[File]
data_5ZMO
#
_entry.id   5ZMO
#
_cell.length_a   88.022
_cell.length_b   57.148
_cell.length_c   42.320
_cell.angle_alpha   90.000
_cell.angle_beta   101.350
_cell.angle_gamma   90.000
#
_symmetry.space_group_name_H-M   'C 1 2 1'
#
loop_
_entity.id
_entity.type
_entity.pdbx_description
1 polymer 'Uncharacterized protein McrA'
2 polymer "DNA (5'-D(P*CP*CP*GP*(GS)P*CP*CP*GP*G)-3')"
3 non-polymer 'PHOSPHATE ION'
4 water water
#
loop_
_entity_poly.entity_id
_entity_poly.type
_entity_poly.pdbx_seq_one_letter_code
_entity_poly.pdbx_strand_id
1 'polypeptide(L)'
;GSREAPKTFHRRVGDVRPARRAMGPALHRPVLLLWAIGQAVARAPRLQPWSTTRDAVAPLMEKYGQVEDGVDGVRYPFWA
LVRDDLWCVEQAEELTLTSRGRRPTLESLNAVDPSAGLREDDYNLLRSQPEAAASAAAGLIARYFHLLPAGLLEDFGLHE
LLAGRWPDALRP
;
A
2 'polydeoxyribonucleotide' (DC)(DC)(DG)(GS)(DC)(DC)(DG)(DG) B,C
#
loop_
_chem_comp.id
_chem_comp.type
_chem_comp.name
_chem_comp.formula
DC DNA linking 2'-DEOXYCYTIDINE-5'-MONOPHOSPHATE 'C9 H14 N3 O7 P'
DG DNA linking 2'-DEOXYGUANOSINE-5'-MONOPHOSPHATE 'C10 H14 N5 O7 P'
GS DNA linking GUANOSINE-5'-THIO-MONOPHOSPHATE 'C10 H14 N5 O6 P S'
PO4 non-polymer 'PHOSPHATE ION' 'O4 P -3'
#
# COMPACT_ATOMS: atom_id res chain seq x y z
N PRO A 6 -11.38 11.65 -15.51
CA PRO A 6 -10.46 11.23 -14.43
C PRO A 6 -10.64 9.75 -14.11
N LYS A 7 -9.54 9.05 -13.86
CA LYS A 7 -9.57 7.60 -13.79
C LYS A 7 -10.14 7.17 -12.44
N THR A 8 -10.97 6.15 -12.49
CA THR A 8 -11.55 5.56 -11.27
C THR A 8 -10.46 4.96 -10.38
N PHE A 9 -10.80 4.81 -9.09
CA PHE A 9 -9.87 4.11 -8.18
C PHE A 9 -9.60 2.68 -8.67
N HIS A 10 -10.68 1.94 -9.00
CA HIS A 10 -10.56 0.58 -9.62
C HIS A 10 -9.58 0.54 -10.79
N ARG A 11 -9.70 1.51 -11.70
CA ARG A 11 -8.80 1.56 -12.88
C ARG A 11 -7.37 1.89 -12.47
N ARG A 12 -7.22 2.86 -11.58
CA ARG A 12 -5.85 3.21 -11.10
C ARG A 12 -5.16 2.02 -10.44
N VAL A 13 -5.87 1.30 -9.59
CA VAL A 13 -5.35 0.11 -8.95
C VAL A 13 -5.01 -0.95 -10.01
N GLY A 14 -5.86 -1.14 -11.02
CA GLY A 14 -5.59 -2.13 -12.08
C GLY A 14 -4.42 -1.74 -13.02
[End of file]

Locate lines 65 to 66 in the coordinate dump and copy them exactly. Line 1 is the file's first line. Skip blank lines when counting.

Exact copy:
N ARG A 12 -7.22 2.86 -11.58
CA ARG A 12 -5.85 3.21 -11.10